Tax cuts are not a panacea for our countries problems and current economic theory explains why. Read about dynamic optimization or optimal control theory, read Finn Kydland and Edward Prescott’s Contribution to Dynamic Macroeconomics. Do not assume meeting a candidate gives you the knowledge that will allow you to understand policy implications.

Anonymous said...

I wish I could believe my vote counts for anything anymore. I wish that the people of authority I was raised to trust could be trustworthy. It appears that candidates I vote for are the lesser of two evils rather than the best person for the job. Elections seem to be more about the “delegates” or “super delegates” instead of “We The People” and the issues that are important to us. The right to vote should matter. We now have an example of the Supreme Court deciding an election reminding me that judges also make mistakes regarding their rulings; after all, they are only human.

As for changing from where we have come to, compare how it used to be. I would like us to change back to the way it was when our forefathers drafted the United States Constitution. Take for example the fourth amendment; The right of the people to be secure in their persons, houses, papers, and effects, against unreasonable searches and seizures, shall not be violated, and no warrants shall issue, but upon probable cause, supported by oath or affirmation, and particularly describing the place to be searched, and the persons or things to be seized. If anyone reads these simple words, they would realize how wrong operations like DWI checkpoints are! We are not all automatic criminals just because we drive a vehicle and should not be unreasonably seized. Where is the probable cause to stop or search us unwarranted? It appears that these days we should all be afraid and not feel secure in our persons. The story on the front page of today’s Albuquerque Journal pretty much puts it into perspective. Before the graduating class of Albuquerque High went into the “Pit” to be congratulated and receive their well-earned diplomas, they had to pass through a “pat-down search” before entering the ceremonies. Either change is imperative or our kids had better get used to being treated like they are not important citizens in our society.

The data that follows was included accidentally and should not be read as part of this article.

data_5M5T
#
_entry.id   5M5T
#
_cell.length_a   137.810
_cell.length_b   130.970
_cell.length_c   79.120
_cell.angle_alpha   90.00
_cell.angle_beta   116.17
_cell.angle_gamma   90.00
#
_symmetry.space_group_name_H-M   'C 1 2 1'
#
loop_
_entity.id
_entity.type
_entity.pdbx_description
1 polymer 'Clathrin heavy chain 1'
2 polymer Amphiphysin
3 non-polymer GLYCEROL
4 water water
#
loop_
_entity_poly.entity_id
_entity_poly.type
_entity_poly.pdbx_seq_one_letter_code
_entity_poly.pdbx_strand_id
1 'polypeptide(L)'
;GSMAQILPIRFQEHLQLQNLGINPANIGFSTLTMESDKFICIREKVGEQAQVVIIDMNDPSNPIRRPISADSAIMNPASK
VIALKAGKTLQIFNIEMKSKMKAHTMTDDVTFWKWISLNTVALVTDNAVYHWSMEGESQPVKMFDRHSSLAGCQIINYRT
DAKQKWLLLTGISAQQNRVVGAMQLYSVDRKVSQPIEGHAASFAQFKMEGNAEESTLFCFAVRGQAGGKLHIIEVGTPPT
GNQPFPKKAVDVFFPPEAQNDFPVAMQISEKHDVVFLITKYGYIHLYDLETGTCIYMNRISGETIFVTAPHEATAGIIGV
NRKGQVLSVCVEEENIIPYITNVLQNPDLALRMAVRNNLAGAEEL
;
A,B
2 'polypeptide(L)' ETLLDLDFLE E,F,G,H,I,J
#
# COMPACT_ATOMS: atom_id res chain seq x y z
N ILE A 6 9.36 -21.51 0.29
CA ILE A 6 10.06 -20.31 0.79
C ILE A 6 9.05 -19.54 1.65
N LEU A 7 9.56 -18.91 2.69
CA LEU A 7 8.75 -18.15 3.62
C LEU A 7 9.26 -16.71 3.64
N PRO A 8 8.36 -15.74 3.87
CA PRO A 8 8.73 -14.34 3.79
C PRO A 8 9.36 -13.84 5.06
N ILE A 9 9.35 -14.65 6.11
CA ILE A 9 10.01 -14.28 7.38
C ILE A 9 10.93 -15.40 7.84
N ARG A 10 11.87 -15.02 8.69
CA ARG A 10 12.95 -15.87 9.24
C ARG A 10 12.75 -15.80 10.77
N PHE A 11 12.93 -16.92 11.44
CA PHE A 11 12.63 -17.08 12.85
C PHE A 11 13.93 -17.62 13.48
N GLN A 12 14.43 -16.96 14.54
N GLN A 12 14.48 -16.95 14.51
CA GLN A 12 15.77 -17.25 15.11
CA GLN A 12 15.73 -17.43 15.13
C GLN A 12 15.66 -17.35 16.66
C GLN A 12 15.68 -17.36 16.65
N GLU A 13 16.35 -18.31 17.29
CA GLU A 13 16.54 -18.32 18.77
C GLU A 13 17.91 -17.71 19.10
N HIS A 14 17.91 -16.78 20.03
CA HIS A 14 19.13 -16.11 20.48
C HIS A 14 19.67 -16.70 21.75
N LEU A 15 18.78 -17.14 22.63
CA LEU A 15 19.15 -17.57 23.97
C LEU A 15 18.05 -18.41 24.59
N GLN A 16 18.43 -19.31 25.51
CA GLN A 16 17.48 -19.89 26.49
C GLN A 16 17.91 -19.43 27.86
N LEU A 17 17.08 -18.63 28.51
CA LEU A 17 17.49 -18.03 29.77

Michael H Schneider said...

"change which they have utterly failed to deliver despite controlling both houses of Congress"

Not true. While the democrats had a majority, they didn't control: the republicans were able to block umpteen bills by filibustering. Without the 60 votes for cloture, which they didn't have, the democrats were stymied.

joe schmedlap said...

Well if you guys were to Google this bill "Global Poverty Act (S.2433)", you will get a wakeup call about what some members have been working on. If you thought the war was expensive imagine what this hunk of dreck will cost us while we are trying to find money to fill our tanks and buy food.

Anonymous said...

"Ronald Regan was a champion of conservative values..."

Horseshit: Bailing out Chrysler, firing air traffic controllers, negotiating with the same Iranians that took our diplomats hostage and who now want nukes, supported oligarchies and fascists in Central and South America, a pervert known as Meese as AG, hidden war in Nicaragua, geometric growth of deficits and spending, perjury, and on and on and on...